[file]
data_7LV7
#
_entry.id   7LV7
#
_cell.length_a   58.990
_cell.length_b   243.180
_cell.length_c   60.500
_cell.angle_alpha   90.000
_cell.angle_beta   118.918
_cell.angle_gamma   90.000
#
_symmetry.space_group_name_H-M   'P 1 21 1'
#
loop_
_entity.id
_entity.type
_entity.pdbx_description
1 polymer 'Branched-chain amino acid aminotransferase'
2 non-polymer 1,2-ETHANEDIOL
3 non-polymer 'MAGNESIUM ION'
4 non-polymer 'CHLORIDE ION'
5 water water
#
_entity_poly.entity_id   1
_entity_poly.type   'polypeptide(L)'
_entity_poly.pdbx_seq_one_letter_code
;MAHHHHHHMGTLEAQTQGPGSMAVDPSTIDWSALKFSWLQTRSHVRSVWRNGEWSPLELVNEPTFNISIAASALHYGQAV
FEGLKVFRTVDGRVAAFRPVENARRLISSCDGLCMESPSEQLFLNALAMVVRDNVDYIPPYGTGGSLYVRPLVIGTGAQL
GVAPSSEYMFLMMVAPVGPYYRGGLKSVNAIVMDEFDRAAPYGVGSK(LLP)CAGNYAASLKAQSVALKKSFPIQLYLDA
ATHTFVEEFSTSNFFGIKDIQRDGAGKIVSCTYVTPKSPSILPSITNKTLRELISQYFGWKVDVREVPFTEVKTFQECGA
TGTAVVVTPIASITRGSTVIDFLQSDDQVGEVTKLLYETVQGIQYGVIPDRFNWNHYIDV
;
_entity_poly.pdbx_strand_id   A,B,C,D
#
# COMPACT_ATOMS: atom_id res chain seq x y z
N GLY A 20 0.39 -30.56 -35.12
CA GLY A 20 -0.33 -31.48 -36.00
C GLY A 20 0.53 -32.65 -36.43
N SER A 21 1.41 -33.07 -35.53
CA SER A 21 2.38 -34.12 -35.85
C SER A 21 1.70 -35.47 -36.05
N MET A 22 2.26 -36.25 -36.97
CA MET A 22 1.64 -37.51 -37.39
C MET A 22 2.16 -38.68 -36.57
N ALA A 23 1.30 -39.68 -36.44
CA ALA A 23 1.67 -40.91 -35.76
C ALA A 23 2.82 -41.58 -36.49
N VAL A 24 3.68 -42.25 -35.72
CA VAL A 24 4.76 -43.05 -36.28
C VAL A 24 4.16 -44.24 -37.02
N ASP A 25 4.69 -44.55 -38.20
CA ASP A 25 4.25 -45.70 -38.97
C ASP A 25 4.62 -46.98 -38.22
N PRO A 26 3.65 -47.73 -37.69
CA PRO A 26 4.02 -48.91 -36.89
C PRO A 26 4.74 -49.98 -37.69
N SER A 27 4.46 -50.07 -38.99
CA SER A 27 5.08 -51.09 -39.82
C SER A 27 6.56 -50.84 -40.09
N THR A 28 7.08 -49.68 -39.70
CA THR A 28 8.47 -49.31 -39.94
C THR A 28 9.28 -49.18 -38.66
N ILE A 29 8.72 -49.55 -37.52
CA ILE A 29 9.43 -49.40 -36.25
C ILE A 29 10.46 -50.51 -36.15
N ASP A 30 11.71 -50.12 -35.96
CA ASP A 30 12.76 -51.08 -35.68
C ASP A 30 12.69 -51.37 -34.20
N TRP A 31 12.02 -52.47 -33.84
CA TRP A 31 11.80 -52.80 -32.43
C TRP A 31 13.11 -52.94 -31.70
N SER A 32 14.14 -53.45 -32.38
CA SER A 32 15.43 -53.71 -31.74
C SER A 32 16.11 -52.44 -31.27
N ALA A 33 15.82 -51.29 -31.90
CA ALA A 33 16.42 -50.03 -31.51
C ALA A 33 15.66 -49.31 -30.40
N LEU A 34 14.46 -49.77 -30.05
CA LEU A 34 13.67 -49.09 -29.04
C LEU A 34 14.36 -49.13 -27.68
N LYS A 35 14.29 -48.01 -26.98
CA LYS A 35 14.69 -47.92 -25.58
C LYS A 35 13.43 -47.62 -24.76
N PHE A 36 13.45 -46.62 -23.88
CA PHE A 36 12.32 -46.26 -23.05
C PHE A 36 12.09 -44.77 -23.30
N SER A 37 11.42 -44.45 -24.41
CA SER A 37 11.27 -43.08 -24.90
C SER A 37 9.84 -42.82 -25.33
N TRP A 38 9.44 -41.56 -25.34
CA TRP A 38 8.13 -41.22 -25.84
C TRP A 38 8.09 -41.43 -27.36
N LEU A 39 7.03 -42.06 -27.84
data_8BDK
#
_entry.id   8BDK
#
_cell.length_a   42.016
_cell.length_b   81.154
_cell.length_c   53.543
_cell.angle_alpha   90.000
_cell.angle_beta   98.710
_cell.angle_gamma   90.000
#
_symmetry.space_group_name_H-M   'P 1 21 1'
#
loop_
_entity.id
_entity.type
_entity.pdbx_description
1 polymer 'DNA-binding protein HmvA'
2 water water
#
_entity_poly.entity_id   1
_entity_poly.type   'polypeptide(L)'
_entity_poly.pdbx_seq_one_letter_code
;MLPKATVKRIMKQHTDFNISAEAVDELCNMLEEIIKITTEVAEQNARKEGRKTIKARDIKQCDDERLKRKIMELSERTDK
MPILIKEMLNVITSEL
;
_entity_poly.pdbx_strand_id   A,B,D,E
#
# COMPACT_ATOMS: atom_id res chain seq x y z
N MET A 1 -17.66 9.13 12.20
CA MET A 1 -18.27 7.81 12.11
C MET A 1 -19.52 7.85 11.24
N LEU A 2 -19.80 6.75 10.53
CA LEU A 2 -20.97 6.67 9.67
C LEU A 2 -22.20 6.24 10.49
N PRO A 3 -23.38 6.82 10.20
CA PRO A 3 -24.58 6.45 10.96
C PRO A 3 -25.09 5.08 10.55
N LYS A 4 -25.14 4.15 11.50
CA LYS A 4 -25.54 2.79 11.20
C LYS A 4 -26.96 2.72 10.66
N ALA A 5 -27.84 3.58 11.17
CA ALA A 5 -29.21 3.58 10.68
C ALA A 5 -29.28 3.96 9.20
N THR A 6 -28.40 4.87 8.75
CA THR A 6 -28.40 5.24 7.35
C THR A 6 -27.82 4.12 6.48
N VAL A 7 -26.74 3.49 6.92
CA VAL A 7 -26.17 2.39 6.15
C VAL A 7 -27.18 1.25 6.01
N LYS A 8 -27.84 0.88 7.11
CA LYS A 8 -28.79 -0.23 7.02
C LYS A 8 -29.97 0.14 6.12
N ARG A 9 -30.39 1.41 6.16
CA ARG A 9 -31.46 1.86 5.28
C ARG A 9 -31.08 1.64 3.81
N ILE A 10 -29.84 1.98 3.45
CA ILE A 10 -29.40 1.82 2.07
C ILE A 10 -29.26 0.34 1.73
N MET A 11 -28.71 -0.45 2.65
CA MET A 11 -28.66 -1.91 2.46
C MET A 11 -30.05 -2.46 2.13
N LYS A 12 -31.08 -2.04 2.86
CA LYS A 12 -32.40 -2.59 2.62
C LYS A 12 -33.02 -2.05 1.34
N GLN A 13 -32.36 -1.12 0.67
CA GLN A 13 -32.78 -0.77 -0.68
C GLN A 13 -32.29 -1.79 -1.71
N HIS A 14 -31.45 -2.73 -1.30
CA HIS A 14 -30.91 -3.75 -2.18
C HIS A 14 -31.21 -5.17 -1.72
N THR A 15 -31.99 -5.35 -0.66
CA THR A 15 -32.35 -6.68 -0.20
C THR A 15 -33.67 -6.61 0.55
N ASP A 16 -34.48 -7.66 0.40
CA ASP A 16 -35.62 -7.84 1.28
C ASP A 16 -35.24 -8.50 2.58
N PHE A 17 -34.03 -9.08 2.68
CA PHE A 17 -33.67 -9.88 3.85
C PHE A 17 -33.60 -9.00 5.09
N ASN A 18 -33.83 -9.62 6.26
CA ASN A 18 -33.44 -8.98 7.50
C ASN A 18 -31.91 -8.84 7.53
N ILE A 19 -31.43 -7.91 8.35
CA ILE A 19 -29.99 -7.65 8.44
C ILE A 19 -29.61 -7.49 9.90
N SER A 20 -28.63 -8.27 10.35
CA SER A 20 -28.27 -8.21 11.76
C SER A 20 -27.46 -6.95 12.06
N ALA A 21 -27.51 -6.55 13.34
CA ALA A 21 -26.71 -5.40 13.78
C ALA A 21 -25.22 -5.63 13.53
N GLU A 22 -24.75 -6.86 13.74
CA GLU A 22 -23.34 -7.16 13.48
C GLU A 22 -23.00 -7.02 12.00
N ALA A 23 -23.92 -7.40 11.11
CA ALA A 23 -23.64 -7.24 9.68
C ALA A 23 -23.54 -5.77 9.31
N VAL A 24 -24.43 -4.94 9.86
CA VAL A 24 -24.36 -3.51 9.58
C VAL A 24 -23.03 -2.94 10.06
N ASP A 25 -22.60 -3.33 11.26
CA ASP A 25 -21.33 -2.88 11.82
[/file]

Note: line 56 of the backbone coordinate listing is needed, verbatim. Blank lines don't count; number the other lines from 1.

C PRO A 26 4.74 -49.98 -37.69